Hard to believe no one could outdo this bit when John gave her three identical boxes marked "yesterday" with a picture inside from when they began dating; "today" with a recent picture; and, "tomorrow," with a picture of John holding a banner that said "Will you Marry Me." When Michele turned to look at John he was holding an engagement ring.


We can understand why Dunkin' Donuts threw the contest. PR is PR, after all. What we can't fathom is a bride who would willingly accept cardboard-box catering or a pink-and-orange color scheme. Except, perhaps, for Malibu Barbie.

January 22, 2005 in Suburban Archeologist | Permalink | Comments (0)

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January  13

Poof! Insta-Grocery Shopping

Our Suburban Archeologist lets us in on an amazing secret.

We are all desperate housewives, especially at 2:59 when it's time to pick up the kids. Just when we're a third of the way down our to-do list -- ding! -- mother's little hindrances arrive home. Who can blame us if we're always looking for the next labor-saving device -- whether it's a cleaning squadron or a Blackberry?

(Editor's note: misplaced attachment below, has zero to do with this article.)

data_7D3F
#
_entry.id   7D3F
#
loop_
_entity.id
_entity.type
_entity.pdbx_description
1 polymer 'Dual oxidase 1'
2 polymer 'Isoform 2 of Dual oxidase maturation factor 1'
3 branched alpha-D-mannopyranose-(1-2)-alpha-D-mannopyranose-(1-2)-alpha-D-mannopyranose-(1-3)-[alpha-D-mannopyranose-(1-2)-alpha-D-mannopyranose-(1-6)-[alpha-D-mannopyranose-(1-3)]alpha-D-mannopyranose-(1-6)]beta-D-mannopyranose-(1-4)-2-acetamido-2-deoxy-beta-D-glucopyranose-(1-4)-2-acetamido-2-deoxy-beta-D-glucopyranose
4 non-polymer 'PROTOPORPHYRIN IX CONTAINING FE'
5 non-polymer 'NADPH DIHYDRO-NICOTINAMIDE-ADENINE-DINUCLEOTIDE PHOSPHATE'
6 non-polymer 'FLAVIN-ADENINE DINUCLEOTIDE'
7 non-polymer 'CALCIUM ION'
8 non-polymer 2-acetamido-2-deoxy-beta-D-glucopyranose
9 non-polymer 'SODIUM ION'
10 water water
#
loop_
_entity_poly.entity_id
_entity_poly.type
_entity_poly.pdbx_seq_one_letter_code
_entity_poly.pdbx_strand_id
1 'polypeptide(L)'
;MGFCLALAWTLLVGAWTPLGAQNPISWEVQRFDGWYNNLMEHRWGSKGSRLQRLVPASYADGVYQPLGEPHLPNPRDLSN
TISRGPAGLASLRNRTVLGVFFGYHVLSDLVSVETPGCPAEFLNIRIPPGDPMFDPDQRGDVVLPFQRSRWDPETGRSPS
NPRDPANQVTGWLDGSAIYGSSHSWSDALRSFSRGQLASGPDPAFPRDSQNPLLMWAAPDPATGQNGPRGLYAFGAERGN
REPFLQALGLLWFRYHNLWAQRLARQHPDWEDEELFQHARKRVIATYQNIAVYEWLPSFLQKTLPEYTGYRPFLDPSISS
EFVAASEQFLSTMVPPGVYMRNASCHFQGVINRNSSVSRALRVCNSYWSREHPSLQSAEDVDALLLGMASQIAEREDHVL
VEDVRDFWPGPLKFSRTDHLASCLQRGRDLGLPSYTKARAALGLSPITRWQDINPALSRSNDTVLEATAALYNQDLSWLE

For most people, the Internet's a help. From banking to ordering pet meds. Even paying those endless Montclair conveyor belt parking tickets (I’m in the acceptance phase and I refer to them as my way of giving to the “Montclair community fund”) on njcourtsonline.com. And, as someone who does not “do” math, nothing compares to PayCycle.com for our company’s accounting needs. But as resident Suburban Archaeologist, I’m always digging for new time saving-treasures. Have I got a gem for you.

The most sublime time saver of all? Online grocery shopping at Nutley Shoprite. I practically skipped with joy down Lorraine Street when I realized my days of lumbering through the grocery store were O-V-E-R. I’d rather chew glass than crisscross through the supermarket ever again, pushing a 500 hundred pound cart, escorting two kids to the bathroom (at different times, no less), buying snacks to the tune of "Mommy, Mommy you forgot my balloon!" and getting half-way through check-out before realizing I'd forgotten my deli order.

So I’m feeling rather smug about my discovery. Ok, it’s not available at Brookdale Shoprite (my supermarket with a heart), but who cares? And even if the service is $10 extra, you save money. In fact, my first grocery bill was half as much as the usual one because I didn’t impulse buy.